Posted by on Apr 5, 2014 | 1 comment

In October, 2013, I had the opportunity to travel home to Boston for a conference. Since I was in the area, I decided to take little side trip to Lizzie’s hometown of Malden, Massachusetts.

My goal was to locate two things: Lizzie’s final resting spot and her obituary. Lizzie’s death certificate helped with the former by telling us that she was buried in Holy Cross Cemetery. The latter, which I’ll talk about in another blog post, would require a visit to Malden Public Library.

Any preconceived notions of finding Lizzie on a casual stroll were crushed after entering Holy Cross Cemetery and observing rows and rows of tightly packed headstones that extended to the horizon. Help came in the form of a sign that lead me to the chapel and mausoleum.


The building was bigger than I had expected, keeping hope alive that someone would be able to help me navigate through the sea of granite that stood between Lizzie and me. The sound of footsteps followed by a door opening and closing indicated activity of the living. I followed the sound to find the Manager’s Office.

“May I help you?” a woman behind the counter asked.

I explained that I was looking for a particular grave and wondered if she could point me in the right direction. She nodded, asked for details, and approached a large card catalog system.  I watched as she thumbed expertly through cards that presumably contained the final resting places of thousands of people. She paused on one card in particular, wrote something onto a piece of paper, and returned to the counter.

“You’ll find the grave site here,” she said, pointing to an “X” that she had just drawn onto a photocopied map. “You are here. Just follow the line to this location,” she said, while pointing to some sort of address:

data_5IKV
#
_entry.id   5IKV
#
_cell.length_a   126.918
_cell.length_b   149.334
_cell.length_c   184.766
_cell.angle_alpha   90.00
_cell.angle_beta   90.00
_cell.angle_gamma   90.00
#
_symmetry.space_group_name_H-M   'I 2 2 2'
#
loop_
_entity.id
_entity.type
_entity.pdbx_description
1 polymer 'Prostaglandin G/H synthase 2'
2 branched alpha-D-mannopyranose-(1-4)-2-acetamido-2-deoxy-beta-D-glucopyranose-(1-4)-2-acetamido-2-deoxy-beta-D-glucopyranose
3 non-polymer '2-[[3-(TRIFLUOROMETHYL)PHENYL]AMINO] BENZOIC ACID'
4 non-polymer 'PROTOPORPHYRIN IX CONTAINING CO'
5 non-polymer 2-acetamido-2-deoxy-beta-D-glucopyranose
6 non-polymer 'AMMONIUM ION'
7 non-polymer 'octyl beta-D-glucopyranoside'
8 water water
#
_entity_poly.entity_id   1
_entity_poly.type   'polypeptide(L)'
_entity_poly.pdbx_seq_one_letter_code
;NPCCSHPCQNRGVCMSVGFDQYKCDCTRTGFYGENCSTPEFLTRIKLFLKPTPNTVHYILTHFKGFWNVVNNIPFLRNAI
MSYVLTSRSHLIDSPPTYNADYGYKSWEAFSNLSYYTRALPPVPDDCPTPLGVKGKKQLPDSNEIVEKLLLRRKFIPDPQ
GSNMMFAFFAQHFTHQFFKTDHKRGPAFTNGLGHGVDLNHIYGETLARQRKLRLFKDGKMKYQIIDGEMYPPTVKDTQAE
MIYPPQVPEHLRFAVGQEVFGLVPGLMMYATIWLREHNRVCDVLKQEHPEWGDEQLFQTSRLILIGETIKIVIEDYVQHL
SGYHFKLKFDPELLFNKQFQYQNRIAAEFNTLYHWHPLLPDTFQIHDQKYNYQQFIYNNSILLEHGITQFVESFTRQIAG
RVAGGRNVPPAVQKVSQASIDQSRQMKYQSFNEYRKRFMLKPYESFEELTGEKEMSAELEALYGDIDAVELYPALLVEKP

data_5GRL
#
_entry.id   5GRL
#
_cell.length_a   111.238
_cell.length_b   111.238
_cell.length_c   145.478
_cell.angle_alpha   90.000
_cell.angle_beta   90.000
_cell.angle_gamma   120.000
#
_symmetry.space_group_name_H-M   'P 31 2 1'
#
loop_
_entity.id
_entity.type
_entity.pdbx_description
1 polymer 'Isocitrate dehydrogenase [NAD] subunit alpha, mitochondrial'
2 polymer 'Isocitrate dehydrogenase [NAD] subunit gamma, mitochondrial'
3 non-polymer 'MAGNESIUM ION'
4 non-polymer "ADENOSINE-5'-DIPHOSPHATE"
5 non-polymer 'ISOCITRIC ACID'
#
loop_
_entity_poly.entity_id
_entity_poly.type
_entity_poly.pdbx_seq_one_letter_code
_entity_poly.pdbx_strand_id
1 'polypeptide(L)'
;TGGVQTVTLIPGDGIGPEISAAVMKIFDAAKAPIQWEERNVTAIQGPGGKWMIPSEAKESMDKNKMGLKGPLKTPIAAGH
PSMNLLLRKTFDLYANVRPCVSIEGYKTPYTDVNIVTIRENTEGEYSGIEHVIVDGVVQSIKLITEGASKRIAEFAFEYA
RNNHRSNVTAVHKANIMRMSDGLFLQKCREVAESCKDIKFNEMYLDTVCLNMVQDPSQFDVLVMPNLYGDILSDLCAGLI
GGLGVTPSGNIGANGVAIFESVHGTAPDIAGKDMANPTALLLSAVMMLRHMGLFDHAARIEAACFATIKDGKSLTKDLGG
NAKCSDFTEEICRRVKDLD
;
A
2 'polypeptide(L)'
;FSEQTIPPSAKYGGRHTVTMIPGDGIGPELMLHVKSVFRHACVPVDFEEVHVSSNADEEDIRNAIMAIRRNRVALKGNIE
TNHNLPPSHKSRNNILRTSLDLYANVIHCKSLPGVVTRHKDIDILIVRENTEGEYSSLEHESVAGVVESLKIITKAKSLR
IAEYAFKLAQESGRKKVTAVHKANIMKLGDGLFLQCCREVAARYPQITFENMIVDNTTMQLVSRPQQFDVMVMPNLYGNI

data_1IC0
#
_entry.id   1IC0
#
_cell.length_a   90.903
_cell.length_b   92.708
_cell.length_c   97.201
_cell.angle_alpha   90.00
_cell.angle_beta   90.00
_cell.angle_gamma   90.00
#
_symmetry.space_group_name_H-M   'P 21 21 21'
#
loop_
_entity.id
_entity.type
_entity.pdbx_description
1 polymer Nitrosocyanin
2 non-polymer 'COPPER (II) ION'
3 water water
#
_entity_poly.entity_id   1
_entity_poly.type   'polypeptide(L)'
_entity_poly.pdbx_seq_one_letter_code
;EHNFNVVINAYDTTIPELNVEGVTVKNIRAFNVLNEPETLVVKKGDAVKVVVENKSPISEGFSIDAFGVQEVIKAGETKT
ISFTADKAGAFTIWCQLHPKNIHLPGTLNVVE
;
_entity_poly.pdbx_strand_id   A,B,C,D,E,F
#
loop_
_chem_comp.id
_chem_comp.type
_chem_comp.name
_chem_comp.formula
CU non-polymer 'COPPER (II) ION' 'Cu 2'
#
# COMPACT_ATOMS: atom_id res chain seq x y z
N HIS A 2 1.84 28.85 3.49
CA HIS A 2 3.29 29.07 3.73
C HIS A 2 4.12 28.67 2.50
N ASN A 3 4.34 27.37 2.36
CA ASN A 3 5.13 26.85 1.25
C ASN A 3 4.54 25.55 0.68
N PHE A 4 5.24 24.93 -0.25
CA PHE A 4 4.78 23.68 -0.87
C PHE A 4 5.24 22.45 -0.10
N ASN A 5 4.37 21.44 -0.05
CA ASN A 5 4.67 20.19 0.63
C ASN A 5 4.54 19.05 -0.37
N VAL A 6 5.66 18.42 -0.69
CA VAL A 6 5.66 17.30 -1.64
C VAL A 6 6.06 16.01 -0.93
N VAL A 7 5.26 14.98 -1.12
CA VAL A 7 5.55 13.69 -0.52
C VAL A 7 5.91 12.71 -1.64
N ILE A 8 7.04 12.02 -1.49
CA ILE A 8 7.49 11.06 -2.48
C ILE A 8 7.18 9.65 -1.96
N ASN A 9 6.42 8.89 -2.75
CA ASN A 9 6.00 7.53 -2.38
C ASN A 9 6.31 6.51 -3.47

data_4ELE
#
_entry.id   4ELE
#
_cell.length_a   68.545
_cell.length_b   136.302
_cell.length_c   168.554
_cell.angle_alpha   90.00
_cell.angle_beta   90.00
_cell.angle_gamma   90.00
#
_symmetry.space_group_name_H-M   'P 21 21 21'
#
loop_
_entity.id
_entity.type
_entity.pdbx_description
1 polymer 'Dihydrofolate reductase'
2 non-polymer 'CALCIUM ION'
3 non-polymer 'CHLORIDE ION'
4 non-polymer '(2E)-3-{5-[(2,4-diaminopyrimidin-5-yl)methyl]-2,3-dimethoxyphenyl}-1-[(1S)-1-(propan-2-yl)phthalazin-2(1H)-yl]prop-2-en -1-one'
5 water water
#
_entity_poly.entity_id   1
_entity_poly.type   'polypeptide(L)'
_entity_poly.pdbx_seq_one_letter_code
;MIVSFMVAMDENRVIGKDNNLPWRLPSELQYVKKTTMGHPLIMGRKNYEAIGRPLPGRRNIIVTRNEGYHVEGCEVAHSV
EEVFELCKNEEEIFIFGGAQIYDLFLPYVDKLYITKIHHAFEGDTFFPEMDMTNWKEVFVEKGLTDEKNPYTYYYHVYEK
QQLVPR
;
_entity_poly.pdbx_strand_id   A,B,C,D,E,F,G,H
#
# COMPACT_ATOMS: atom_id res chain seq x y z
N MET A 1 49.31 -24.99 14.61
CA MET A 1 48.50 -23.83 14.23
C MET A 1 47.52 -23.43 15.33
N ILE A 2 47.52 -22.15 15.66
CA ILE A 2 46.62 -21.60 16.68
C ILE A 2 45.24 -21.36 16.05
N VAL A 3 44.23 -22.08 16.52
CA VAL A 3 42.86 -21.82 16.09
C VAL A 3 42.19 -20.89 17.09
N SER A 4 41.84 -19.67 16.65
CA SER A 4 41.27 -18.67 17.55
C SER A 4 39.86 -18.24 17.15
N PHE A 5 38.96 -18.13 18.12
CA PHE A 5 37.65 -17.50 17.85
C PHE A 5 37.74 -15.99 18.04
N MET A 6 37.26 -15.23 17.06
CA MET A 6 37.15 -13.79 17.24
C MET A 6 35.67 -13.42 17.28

Elizabeth Milligan
37 No Lake 20 West

I studied the map. Evidently, the cemetery was organized into little streets. All I needed to do was follow the path that she had annotated with a yellow highlighter and a major Project Lizzie milestone would soon be accomplished.

My heart raced as I drove the rental car through the little cemetery town. I took a left onto St. Mary, a hard right onto Monument, a quick left onto Oak before a making a slight right onto Lake. According to the map,  Lizzie’s grave was located near the end of Lake Avenue on the left.

If I was interpreting the map’s annotations correctly, Lizzie’s address in Holy Cross Cemeterytown was something like the 20th plot, of the 37th row, of Lake Avenue. I stopped the car in order to complete the remainder of my journey on foot. The number “37” was painted on the pavement.


I looked up, estimated where the 20th headstone should be located, and began walking. “One, two, three, four,” I counted silently.


My counting came to an abrupt stop, however, as large block letters on the 8th headstone spelled the name “MILLIGAN.” Since I was still anticipating another twenty yards before finding the grave site, the fact that I had arrived at my destination didn’t register immediately. But as I read the words chiseled into the polished granite, I realized that my goal had been achieved.


In loving memory of

Husband, Patrick J
died Nov 10, 1894
Edward J
died January 20, 1935
Elizabeth Feb 3, 1962

My reaction was quite unexpected.

“Oh, Lizzie,” I blurted out loud. “You outlived your son!”

The emotion of the moment caught me by surprise.  I touched the top of the headstone, slowly running my fingertips across the hewn stone. My mind raced, as the sadness of Lizzie’s tragedy mixed with the joy of finally finding her. A moment later and these new puzzle pieces started to fall into place.

Before this moment:

  • I “knew” that Lizzie became a widow somewhere between 1885 and 1900.
  • I didn’t know if the Milligan family immigrated from Canada as a unit, or if Lizzie and Edward came alone,
  • And I knew that Edward had fallen off of the census rolls after 1930, but didn’t know where he went.

But now, I knew the answer to many of my earlier questions:

  • Lizzie, Patrick and Edward did come to the United States together, perhaps as early as 1890.
  • Patrick died in 1894, leaving Lizzie as a twenty-six (26) year old widow with an eight (8) year old son.
  • Forty-one years later, Lizzie buried Edward with his father.

And yet, just as this new information answered many of my questions, it opened up even more. How did Patrick die? How did Edward die?

As I walked back to my rental car, I couldn’t shake the sadness resulting from this unexpected and tragic story twist.